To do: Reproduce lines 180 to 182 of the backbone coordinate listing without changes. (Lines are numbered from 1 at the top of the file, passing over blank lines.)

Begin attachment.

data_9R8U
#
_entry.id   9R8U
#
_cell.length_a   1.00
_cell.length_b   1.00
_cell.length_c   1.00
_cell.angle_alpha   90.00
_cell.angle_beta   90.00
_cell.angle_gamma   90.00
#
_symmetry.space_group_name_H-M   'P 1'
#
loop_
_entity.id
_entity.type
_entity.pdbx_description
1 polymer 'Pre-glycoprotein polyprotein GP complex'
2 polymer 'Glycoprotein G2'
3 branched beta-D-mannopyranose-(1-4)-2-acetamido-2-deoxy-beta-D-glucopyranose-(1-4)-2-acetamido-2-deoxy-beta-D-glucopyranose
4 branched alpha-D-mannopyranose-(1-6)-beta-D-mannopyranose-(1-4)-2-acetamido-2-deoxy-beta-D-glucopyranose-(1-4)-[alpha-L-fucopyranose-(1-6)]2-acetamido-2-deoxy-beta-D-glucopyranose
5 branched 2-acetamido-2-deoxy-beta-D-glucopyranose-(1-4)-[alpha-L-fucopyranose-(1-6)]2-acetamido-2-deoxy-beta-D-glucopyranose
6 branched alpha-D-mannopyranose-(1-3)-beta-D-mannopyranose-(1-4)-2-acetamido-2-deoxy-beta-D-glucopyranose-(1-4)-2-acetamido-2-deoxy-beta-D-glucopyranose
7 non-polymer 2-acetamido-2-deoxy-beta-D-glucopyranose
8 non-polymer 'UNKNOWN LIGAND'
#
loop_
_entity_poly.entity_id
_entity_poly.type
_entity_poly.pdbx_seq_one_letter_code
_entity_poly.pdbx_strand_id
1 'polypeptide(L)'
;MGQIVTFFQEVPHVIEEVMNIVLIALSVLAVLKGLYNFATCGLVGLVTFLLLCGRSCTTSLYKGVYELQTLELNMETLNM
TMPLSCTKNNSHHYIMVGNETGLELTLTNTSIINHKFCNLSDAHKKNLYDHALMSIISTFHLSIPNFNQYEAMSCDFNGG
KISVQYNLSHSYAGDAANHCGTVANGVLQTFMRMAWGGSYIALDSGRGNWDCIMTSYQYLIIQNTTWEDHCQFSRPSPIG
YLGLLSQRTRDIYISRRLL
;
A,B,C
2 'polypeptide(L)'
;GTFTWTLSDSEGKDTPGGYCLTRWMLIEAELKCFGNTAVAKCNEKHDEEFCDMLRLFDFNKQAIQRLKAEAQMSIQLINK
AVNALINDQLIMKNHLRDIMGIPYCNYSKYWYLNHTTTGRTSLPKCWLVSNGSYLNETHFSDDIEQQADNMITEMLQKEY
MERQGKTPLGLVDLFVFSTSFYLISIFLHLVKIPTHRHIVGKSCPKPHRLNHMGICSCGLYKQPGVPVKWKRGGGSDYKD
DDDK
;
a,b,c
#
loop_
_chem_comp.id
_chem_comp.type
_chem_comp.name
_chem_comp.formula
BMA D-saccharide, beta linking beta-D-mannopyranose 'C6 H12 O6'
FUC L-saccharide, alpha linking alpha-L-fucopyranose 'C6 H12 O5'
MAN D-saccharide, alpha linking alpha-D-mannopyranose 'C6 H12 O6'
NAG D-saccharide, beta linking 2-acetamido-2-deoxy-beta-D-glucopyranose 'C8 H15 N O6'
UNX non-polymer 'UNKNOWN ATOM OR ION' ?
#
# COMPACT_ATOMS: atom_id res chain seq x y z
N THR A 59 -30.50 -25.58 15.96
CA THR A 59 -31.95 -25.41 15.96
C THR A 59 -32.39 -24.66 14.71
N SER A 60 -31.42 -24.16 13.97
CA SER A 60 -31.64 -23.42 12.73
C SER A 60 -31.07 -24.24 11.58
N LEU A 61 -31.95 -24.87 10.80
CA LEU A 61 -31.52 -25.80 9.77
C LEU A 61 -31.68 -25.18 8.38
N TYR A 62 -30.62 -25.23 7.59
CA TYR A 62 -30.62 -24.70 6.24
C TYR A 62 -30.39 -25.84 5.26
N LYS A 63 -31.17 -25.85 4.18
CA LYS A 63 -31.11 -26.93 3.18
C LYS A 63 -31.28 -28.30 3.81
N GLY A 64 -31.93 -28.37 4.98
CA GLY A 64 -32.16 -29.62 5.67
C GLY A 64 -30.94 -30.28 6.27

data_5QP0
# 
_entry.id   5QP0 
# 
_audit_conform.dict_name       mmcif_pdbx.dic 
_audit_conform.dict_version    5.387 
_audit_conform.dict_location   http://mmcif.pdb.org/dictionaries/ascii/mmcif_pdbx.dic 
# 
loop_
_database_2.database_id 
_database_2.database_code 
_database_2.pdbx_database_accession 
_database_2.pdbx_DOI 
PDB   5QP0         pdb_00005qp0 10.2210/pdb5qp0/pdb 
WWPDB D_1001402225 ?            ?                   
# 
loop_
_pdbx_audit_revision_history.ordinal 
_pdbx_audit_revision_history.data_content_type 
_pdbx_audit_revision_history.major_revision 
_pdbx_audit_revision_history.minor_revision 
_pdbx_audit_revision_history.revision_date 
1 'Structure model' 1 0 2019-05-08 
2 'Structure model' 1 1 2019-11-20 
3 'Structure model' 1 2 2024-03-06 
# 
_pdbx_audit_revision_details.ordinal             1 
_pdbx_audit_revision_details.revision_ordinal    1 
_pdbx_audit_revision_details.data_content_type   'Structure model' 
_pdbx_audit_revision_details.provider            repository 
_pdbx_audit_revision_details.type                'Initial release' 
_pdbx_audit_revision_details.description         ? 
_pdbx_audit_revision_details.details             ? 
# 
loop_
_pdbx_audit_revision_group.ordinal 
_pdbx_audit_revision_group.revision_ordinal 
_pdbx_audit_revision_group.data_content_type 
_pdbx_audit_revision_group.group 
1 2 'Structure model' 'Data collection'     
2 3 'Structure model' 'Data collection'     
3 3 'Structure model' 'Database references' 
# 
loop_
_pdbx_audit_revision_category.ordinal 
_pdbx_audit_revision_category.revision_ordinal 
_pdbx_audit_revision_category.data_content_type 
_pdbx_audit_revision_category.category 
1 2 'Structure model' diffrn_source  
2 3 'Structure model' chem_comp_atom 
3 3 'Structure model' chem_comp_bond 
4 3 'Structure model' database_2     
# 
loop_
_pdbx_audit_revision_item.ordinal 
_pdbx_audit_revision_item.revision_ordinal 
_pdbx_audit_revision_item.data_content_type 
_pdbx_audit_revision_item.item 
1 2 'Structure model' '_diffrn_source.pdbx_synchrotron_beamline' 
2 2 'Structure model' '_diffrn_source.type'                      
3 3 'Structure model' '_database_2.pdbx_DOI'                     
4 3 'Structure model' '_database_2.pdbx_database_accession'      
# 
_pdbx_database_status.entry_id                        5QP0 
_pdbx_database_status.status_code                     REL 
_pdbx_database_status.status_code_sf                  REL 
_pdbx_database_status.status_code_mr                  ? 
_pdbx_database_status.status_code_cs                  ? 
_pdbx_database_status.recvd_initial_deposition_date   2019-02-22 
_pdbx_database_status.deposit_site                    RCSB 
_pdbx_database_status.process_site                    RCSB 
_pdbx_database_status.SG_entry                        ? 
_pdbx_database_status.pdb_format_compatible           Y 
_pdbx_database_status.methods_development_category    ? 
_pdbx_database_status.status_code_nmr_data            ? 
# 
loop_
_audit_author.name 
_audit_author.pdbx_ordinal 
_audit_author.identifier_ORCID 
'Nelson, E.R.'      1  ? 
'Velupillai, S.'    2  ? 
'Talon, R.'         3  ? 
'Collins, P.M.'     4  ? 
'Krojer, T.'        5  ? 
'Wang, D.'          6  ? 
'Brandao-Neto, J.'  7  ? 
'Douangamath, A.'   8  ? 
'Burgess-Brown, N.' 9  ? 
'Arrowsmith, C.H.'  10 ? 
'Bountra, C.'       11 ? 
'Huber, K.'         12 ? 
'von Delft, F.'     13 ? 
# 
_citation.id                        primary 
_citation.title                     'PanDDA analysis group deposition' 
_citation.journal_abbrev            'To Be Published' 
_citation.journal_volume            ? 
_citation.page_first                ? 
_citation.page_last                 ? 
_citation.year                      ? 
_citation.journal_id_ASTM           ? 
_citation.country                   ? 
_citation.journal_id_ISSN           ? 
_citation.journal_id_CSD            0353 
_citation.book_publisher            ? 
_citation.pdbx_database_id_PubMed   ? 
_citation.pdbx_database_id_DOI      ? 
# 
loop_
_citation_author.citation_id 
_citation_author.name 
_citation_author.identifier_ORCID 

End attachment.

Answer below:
_citation.journal_id_ISSN           ? 
_citation.journal_id_CSD            0353 
_citation.book_publisher            ? 